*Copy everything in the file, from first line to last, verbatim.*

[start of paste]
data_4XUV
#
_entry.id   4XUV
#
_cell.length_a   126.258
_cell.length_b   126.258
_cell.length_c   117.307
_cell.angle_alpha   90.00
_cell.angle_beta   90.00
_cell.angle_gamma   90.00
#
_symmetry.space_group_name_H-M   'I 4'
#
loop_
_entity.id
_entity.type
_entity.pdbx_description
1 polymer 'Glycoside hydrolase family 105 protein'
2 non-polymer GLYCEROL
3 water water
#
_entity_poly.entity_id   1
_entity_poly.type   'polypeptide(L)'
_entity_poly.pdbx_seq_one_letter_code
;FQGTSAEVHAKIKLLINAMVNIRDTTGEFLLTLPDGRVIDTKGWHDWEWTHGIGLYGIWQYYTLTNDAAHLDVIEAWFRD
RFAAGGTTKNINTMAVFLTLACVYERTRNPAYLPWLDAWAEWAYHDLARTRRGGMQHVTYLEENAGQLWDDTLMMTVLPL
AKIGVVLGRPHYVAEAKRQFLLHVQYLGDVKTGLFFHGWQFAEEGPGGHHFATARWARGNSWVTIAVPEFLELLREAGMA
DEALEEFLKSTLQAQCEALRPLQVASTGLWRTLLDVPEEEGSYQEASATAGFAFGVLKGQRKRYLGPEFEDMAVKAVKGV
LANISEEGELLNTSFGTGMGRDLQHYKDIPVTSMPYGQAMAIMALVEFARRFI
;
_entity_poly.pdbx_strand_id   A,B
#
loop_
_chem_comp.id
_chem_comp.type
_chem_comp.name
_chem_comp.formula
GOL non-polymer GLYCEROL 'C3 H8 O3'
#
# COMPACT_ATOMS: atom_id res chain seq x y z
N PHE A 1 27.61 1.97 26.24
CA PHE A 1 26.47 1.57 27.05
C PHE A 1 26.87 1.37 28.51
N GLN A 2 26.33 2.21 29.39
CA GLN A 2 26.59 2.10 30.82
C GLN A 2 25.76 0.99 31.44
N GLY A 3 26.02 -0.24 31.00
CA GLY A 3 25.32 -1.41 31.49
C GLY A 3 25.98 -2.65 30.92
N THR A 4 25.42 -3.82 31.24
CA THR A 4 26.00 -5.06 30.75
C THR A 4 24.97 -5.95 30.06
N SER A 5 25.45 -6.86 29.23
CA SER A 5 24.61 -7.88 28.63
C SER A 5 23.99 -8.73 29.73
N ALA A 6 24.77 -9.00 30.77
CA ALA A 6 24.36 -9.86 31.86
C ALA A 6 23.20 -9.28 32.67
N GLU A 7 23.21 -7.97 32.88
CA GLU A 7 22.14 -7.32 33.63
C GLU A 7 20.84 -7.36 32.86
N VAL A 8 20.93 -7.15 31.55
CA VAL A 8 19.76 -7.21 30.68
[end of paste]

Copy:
data_4XUV
#
_entry.id   4XUV
#
_cell.length_a   126.258
_cell.length_b   126.258
_cell.length_c   117.307
_cell.angle_alpha   90.00
_cell.angle_beta   90.00
_cell.angle_gamma   90.00
#
_symmetry.space_group_name_H-M   'I 4'
#
loop_
_entity.id
_entity.type
_entity.pdbx_description
1 polymer 'Glycoside hydrolase family 105 protein'
2 non-polymer GLYCEROL
3 water water
#
_entity_poly.entity_id   1
_entity_poly.type   'polypeptide(L)'
_entity_poly.pdbx_seq_one_letter_code
;FQGTSAEVHAKIKLLINAMVNIRDTTGEFLLTLPDGRVIDTKGWHDWEWTHGIGLYGIWQYYTLTNDAAHLDVIEAWFRD
RFAAGGTTKNINTMAVFLTLACVYERTRNPAYLPWLDAWAEWAYHDLARTRRGGMQHVTYLEENAGQLWDDTLMMTVLPL
AKIGVVLGRPHYVAEAKRQFLLHVQYLGDVKTGLFFHGWQFAEEGPGGHHFATARWARGNSWVTIAVPEFLELLREAGMA
DEALEEFLKSTLQAQCEALRPLQVASTGLWRTLLDVPEEEGSYQEASATAGFAFGVLKGQRKRYLGPEFEDMAVKAVKGV
LANISEEGELLNTSFGTGMGRDLQHYKDIPVTSMPYGQAMAIMALVEFARRFI
;
_entity_poly.pdbx_strand_id   A,B
#
loop_
_chem_comp.id
_chem_comp.type
_chem_comp.name
_chem_comp.formula
GOL non-polymer GLYCEROL 'C3 H8 O3'
#
# COMPACT_ATOMS: atom_id res chain seq x y z
N PHE A 1 27.61 1.97 26.24
CA PHE A 1 26.47 1.57 27.05
C PHE A 1 26.87 1.37 28.51
N GLN A 2 26.33 2.21 29.39
CA GLN A 2 26.59 2.10 30.82
C GLN A 2 25.76 0.99 31.44
N GLY A 3 26.02 -0.24 31.00
CA GLY A 3 25.32 -1.41 31.49
C GLY A 3 25.98 -2.65 30.92
N THR A 4 25.42 -3.82 31.24
CA THR A 4 26.00 -5.06 30.75
C THR A 4 24.97 -5.95 30.06
N SER A 5 25.45 -6.86 29.23
CA SER A 5 24.61 -7.88 28.63
C SER A 5 23.99 -8.73 29.73
N ALA A 6 24.77 -9.00 30.77
CA ALA A 6 24.36 -9.86 31.86
C ALA A 6 23.20 -9.28 32.67
N GLU A 7 23.21 -7.97 32.88
CA GLU A 7 22.14 -7.32 33.63
C GLU A 7 20.84 -7.36 32.86
N VAL A 8 20.93 -7.15 31.55
CA VAL A 8 19.76 -7.21 30.68